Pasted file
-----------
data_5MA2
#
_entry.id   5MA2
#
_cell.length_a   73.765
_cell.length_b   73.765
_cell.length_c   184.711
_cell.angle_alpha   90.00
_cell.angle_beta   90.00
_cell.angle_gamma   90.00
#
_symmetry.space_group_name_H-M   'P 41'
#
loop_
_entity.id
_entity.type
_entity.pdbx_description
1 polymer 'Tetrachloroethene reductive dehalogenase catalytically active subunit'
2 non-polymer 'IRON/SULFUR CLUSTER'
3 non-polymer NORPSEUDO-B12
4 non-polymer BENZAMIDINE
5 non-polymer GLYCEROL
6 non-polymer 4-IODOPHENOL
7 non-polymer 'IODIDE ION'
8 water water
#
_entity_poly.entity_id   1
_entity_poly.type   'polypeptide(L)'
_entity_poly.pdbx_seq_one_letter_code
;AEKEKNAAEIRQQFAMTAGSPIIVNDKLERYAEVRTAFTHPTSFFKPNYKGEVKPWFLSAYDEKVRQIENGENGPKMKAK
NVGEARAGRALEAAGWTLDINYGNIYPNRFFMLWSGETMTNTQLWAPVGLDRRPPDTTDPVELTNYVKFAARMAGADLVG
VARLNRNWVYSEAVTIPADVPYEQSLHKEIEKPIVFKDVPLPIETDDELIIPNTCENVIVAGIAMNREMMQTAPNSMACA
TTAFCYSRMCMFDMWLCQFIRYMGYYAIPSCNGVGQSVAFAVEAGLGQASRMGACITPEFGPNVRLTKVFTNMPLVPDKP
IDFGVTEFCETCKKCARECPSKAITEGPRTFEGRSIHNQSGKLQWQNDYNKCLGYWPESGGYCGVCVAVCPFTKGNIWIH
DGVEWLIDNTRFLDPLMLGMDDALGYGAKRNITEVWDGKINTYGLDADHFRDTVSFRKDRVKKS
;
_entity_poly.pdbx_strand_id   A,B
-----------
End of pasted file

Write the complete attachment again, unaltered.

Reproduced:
data_5MA2
#
_entry.id   5MA2
#
_cell.length_a   73.765
_cell.length_b   73.765
_cell.length_c   184.711
_cell.angle_alpha   90.00
_cell.angle_beta   90.00
_cell.angle_gamma   90.00
#
_symmetry.space_group_name_H-M   'P 41'
#
loop_
_entity.id
_entity.type
_entity.pdbx_description
1 polymer 'Tetrachloroethene reductive dehalogenase catalytically active subunit'
2 non-polymer 'IRON/SULFUR CLUSTER'
3 non-polymer NORPSEUDO-B12
4 non-polymer BENZAMIDINE
5 non-polymer GLYCEROL
6 non-polymer 4-IODOPHENOL
7 non-polymer 'IODIDE ION'
8 water water
#
_entity_poly.entity_id   1
_entity_poly.type   'polypeptide(L)'
_entity_poly.pdbx_seq_one_letter_code
;AEKEKNAAEIRQQFAMTAGSPIIVNDKLERYAEVRTAFTHPTSFFKPNYKGEVKPWFLSAYDEKVRQIENGENGPKMKAK
NVGEARAGRALEAAGWTLDINYGNIYPNRFFMLWSGETMTNTQLWAPVGLDRRPPDTTDPVELTNYVKFAARMAGADLVG
VARLNRNWVYSEAVTIPADVPYEQSLHKEIEKPIVFKDVPLPIETDDELIIPNTCENVIVAGIAMNREMMQTAPNSMACA
TTAFCYSRMCMFDMWLCQFIRYMGYYAIPSCNGVGQSVAFAVEAGLGQASRMGACITPEFGPNVRLTKVFTNMPLVPDKP
IDFGVTEFCETCKKCARECPSKAITEGPRTFEGRSIHNQSGKLQWQNDYNKCLGYWPESGGYCGVCVAVCPFTKGNIWIH
DGVEWLIDNTRFLDPLMLGMDDALGYGAKRNITEVWDGKINTYGLDADHFRDTVSFRKDRVKKS
;
_entity_poly.pdbx_strand_id   A,B